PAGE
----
Pore pressure behavior at the shut-in phase and causality of large induced seismicity at Basel, Switzerland

TitlePore pressure behavior at the shut-in phase and causality of large induced seismicity at Basel, Switzerland
Publication TypeJournal Article
Year of Publication2016
AuthorsMukuhira, Y, Dinske, C, Asanuma, H, Ito, T, Häring, MO
JournalJournal of Geophysical Research: Solid Earth
Date PublishedJan-01-2016

Induced seismicity with unexpectedly large magnitude often occurs after shut-in or end of stimulation, generating concerns at the end of stimulation. We investigated the physical mechanism of large-magnitude induced seismicity during shut-in following the hydraulic stimulation at Basel, Switzerland. Larger post-injection events occurred at the periphery of the seismic cloud. We estimated the pore pressure required to cause shear slip using Coulomb failure criteria from stress information, geometry of the fault planes of microseismic events, and a constant coefficient of friction. Time series analysis of pore pressure distribution indicated that pore pressure migrated to the far field even after shut-in. Redistribution of pore pressure at shut-in brought sufficient pore pressure increase to induce seismicity in the peripheral region. After shut-in, the pore pressure gradient away from the well lessened and eventually pressure became uniform. These observations suggest that the higher pore pressure, which remained in the vicinity of the injection point, shifted to the farthest field. Shut-in pressure migration caused uniform pore pressure distribution at the edge of the seismic zone. Shut-in pressure destabilized a large part of the fault located at the edge of the seismic cloud, resulting in the shear slip of a large section of the fault. Meanwhile, during stimulation, only some parts of the fault entered the critical state because of the pressure gradient. The resulting shear slip on that specific part causes moderate magnitude events at most.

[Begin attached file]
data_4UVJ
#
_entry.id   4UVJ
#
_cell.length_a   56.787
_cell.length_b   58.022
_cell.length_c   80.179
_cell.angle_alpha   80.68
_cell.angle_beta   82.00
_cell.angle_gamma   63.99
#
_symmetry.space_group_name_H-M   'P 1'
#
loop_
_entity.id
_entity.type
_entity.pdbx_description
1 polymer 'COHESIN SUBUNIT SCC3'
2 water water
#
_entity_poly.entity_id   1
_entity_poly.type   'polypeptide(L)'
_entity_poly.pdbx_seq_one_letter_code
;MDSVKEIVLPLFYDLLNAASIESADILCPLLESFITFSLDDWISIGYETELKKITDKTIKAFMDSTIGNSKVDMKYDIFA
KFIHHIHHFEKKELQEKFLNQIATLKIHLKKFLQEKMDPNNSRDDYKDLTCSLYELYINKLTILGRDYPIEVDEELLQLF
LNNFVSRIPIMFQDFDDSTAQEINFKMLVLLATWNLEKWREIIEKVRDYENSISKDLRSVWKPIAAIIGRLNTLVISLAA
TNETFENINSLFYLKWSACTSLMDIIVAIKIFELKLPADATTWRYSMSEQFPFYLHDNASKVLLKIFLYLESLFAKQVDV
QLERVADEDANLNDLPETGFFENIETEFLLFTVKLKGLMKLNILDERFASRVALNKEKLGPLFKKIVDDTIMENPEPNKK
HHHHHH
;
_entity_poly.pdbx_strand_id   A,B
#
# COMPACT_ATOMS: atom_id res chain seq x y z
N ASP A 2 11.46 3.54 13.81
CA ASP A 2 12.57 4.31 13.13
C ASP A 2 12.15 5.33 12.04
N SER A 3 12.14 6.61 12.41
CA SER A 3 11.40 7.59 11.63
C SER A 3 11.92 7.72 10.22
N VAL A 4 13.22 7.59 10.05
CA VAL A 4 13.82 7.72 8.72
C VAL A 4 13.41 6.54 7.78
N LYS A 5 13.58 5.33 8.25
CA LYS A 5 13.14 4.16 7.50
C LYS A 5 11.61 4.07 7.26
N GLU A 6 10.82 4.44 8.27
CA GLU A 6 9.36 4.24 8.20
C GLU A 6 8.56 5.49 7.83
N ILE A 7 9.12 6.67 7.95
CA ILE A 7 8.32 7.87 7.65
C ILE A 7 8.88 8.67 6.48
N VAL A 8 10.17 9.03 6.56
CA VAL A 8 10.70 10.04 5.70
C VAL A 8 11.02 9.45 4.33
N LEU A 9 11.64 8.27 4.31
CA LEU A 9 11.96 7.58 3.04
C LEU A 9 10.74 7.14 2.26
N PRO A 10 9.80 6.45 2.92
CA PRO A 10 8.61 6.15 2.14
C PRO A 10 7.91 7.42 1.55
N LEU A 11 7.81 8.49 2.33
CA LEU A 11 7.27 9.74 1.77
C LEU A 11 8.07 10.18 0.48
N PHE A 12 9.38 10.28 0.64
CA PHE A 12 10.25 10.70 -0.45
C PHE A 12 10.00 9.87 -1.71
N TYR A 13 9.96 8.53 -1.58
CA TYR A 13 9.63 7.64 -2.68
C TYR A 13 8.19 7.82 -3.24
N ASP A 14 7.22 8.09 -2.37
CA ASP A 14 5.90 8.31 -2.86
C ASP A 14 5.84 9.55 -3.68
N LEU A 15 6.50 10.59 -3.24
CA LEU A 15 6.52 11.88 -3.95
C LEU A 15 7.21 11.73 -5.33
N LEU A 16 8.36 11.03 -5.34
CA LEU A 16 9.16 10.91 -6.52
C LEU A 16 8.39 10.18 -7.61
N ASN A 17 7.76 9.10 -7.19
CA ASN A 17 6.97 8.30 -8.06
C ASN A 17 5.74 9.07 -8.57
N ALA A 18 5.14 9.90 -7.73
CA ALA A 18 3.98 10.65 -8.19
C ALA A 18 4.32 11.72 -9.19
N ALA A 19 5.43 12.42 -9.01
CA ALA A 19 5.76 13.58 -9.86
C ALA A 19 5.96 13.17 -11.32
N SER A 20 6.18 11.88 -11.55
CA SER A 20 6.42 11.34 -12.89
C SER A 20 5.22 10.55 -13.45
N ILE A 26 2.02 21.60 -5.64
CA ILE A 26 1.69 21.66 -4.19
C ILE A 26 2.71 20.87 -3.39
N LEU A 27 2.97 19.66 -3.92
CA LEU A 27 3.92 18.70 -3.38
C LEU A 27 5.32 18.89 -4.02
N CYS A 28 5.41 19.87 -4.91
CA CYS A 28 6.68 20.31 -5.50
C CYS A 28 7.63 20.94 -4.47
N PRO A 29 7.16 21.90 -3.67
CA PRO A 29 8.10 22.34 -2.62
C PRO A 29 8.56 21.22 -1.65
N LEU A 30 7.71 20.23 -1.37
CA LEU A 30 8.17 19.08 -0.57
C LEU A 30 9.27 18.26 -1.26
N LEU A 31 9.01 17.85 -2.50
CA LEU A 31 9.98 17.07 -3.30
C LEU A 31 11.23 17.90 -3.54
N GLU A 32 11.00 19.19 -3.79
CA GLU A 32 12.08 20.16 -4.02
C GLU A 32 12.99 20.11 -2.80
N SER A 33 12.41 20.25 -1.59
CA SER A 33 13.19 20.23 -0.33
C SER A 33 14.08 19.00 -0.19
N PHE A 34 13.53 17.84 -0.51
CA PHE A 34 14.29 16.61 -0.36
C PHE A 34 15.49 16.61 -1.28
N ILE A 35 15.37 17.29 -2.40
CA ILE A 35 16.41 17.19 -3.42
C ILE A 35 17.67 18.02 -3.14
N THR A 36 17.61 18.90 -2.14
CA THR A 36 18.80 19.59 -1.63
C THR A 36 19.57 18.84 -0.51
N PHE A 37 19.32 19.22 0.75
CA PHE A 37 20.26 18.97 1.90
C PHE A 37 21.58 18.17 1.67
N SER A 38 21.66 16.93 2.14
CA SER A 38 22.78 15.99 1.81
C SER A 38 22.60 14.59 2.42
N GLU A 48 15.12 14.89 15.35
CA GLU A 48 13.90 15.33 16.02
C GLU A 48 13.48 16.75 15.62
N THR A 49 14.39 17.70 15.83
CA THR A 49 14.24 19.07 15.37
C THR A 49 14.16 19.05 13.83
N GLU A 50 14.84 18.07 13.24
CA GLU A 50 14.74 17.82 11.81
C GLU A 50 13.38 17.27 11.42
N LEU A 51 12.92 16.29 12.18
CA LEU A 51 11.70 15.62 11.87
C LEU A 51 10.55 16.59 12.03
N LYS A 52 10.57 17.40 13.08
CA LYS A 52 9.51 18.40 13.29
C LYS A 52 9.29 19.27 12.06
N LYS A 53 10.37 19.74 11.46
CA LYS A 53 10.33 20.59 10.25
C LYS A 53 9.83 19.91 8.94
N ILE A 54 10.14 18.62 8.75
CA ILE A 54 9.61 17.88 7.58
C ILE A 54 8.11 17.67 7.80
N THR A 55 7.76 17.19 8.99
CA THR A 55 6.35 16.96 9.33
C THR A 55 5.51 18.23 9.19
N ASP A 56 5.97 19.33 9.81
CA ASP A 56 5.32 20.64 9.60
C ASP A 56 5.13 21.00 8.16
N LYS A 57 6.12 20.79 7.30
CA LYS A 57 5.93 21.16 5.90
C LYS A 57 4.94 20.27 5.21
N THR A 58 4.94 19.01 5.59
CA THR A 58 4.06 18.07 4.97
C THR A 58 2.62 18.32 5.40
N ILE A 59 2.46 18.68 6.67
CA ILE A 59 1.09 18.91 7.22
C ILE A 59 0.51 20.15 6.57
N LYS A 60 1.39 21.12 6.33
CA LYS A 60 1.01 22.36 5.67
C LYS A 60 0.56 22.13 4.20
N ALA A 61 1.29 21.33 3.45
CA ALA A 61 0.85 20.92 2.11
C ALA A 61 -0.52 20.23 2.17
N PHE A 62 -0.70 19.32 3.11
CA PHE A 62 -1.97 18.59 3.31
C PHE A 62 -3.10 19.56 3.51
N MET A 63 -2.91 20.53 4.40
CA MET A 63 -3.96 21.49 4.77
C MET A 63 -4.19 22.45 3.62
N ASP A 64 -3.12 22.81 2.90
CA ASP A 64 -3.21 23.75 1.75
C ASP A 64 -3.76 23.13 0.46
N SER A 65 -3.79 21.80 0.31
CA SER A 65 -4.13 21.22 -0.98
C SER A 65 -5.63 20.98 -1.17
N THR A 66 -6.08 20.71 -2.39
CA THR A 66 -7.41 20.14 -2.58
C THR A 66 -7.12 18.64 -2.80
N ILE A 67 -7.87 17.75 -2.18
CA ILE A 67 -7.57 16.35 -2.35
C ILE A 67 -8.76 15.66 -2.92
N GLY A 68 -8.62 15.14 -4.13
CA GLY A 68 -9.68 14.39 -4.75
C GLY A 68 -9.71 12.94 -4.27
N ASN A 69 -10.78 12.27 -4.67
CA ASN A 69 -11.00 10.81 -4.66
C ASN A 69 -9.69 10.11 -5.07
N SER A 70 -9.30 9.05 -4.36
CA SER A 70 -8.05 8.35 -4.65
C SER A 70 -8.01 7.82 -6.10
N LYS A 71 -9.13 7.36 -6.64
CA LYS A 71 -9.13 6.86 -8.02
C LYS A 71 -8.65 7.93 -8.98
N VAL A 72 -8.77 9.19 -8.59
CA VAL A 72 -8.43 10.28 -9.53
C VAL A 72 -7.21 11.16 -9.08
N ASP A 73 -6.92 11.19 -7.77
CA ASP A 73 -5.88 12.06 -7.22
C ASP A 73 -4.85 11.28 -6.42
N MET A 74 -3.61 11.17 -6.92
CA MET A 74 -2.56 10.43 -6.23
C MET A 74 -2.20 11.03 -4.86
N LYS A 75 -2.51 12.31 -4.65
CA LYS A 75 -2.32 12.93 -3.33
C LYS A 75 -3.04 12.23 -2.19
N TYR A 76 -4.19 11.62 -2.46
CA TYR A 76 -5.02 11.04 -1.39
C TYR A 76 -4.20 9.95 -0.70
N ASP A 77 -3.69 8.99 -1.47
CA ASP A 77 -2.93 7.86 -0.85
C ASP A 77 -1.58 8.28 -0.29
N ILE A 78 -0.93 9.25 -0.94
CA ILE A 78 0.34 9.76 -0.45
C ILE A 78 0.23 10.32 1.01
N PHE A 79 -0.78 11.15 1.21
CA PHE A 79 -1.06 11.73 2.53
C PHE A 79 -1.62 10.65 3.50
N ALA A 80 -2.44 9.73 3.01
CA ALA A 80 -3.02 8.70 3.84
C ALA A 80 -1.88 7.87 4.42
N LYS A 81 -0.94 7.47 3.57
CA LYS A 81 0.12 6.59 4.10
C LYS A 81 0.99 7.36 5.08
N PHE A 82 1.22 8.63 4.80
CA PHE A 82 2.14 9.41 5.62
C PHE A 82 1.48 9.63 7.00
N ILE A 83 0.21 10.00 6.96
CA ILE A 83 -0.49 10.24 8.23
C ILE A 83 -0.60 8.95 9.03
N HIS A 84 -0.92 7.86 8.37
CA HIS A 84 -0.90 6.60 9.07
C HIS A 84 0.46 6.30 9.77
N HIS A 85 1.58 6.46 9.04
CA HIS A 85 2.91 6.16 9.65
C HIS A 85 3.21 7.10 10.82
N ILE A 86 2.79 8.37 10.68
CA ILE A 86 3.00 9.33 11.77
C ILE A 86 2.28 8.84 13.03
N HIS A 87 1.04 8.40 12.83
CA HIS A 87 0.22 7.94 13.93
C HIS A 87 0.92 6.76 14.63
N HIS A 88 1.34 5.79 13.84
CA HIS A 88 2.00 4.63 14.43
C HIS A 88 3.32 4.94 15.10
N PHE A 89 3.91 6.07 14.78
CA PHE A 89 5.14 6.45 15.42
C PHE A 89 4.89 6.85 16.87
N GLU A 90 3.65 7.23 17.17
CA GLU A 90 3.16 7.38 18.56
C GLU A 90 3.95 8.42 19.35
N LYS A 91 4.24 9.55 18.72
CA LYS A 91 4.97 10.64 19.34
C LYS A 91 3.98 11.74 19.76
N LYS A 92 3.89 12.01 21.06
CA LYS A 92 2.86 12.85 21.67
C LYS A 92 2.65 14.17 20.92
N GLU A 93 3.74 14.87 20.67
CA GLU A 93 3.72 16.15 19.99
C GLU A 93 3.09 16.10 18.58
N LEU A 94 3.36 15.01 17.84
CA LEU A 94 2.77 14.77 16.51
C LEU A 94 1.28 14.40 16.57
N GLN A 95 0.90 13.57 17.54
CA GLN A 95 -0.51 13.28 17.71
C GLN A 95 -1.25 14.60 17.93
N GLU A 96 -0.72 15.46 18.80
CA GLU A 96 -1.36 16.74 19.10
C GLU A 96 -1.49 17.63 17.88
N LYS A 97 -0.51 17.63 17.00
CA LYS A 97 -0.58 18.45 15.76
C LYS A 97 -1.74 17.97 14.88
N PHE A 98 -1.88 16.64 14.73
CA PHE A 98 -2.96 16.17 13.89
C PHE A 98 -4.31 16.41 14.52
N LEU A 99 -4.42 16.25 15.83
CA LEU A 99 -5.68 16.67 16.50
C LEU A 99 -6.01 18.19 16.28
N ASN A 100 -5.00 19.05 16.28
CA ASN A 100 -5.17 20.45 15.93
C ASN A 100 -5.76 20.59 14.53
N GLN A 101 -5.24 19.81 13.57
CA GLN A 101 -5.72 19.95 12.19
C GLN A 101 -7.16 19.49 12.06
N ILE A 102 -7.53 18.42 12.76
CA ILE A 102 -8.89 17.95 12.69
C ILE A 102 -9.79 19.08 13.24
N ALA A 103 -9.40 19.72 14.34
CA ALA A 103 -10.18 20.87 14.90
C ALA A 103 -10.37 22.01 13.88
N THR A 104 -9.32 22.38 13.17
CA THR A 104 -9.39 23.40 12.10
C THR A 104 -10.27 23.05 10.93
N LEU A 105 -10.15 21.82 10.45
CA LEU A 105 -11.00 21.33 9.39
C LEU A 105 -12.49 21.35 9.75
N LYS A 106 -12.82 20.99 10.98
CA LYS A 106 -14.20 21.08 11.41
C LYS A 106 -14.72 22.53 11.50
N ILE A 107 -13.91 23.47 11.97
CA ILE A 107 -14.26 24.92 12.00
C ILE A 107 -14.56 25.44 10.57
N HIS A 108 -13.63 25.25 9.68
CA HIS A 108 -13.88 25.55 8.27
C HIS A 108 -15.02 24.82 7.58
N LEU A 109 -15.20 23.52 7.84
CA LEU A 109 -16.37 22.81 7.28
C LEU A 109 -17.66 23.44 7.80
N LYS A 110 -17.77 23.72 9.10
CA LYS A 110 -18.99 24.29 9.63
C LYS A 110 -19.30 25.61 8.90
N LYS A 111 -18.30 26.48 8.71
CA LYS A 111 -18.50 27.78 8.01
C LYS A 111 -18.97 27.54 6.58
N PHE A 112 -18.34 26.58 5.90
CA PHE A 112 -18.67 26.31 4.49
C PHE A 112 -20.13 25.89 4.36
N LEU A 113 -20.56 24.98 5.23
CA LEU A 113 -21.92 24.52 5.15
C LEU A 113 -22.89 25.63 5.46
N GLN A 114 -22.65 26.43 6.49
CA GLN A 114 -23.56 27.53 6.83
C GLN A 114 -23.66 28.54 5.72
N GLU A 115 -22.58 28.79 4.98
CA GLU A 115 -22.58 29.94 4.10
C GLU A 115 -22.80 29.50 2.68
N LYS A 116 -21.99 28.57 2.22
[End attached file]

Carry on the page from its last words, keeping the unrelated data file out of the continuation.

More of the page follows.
Short TitleJ. Geophys. Res. Solid Earth